Rebecca's Reviews > Dodging Shells

Dodging Shells by Wendy Bertsch
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's review
Apr 25, 2012

it was amazing
bookshelves: historical-fiction, military
Read in March, 2012

The author gives life to a period of time I know very little about—World War II, the brave 48th Canadian Highlanders “boots on the ground” fighting force. When I finished “Dodging Shells” I was in awe of these men. I felt I had a glimmer of understanding about what they endured, although I would never claim to truly understand a warrior’s experience.

The story is told through a series of letters from Tommy to his twin sister back in Canada, “Kath.” The very first letter starts off with a bang as Tommy informs his sister he’s been shot. He goes on to request some knitted doodad he can use as a battle decoration for his shirt, since he’s pretty sure he won’t get an official award. Throughout the book, I felt that Tommy's concern was for his sister. He wrote this way to lighten the mood, to calm her fears for him, to give her hope for him. Though he was the one in constant danger, he worried for her, safely at home.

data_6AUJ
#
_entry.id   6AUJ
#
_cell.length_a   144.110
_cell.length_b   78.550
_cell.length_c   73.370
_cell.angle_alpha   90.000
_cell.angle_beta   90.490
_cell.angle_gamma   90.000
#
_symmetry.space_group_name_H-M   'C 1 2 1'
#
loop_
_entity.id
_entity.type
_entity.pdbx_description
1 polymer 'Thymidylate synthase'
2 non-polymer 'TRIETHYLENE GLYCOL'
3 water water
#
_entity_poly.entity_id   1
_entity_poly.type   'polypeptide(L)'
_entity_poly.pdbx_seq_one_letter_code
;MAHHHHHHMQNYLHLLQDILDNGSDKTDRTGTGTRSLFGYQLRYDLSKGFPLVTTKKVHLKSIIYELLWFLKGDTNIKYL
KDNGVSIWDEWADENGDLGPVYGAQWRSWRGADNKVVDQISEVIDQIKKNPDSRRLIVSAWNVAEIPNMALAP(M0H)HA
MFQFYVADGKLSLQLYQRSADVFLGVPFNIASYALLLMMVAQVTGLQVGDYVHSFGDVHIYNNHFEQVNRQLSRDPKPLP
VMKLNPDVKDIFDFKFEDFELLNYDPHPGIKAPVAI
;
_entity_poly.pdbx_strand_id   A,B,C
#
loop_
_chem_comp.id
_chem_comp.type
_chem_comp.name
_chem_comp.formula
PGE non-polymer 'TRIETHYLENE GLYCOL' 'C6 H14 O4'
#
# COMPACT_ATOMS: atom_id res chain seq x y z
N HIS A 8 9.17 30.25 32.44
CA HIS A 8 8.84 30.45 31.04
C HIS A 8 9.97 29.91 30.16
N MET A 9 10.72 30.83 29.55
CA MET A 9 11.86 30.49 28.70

Tommy’s tongue-in-cheek humor never, ever fails in this book, a book I would describe as profound and hilarious, first hand insight into what it was like to be on the ground, involved dead center in this war, day and night, night and day, summer and winter. Even when Tommy is being shot at, he never loses his sense of humor. The reader is right there with him on every page, running, marching, drenched, cold, hot and wounded. Even as he dodges exploding German shells, Tommy makes jokes. He sees everything, every experience, as an adventure, and I learned a lot from this attitude about “perspective.” Because every now and then, just enough to vividly portray the dichotomy of it all, through the humor, through the jokes and wine guzzling, the ogling of beautiful women and the primitive conditions, even as Tommy and his comrades march, fight, drink, dig holes and dodge shells, here and there are brief interjections which bring reality home: for instance, of using swollen corpses to support gun barrels and aim with accuracy, and brothers-in-arms with limbs or even entire torsos shot away. War is no fun, but humor can help you keep your sanity.

Tommy is an engaging, merry, witty man, a true “sympathetic protagonist” readers can easily fall a little in love with. He’s brave, reckless, and very human.

An all around great read.
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